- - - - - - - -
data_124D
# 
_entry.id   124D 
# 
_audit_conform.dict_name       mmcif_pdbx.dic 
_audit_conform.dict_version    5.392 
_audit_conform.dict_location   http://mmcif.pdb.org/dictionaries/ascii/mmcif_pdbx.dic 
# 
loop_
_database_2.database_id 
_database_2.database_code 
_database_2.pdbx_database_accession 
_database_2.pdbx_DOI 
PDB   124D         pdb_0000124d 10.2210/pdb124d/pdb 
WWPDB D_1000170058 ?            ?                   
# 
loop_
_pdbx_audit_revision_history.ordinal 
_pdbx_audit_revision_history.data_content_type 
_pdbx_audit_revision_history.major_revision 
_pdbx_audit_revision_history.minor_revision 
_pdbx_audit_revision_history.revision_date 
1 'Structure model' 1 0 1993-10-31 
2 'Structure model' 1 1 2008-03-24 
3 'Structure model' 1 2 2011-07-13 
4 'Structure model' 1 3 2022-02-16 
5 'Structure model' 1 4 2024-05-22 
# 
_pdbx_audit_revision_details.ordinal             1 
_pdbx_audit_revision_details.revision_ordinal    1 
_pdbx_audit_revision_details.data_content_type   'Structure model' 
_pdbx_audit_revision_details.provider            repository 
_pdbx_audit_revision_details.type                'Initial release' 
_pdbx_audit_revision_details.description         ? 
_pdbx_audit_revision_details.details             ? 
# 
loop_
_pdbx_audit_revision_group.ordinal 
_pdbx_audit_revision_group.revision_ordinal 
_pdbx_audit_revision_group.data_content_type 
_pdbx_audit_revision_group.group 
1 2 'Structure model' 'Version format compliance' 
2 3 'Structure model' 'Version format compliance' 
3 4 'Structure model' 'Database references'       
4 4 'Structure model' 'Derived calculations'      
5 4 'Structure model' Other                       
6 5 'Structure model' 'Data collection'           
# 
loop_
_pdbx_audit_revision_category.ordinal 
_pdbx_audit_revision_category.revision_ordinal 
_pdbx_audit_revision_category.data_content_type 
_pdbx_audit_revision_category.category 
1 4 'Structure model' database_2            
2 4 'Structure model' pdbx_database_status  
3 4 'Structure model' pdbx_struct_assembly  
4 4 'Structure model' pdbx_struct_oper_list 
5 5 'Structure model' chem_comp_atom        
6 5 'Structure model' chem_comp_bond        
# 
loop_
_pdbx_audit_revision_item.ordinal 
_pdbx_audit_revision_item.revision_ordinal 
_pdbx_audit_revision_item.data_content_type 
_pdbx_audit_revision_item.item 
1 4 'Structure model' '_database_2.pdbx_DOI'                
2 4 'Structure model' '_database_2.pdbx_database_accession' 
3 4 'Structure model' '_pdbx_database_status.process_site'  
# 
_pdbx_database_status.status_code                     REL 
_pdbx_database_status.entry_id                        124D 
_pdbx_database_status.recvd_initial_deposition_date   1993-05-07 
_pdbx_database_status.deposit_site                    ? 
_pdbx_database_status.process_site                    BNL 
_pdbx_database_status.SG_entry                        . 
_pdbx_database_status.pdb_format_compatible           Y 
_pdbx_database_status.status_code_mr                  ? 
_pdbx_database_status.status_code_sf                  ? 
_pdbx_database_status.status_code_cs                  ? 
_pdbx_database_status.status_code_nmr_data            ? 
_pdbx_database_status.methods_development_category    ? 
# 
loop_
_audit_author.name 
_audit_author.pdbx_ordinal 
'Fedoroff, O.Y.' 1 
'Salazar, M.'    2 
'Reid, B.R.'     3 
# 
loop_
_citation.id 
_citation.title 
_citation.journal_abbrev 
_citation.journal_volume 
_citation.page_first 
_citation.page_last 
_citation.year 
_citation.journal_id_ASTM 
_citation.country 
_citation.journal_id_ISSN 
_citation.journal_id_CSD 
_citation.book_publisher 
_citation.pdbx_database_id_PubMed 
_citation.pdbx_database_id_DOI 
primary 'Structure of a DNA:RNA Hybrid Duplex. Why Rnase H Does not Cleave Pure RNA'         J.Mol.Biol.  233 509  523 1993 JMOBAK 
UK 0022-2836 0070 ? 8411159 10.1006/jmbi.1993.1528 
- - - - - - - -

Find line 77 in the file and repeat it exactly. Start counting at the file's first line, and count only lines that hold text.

_pdbx_database_status.status_code_mr                  ? 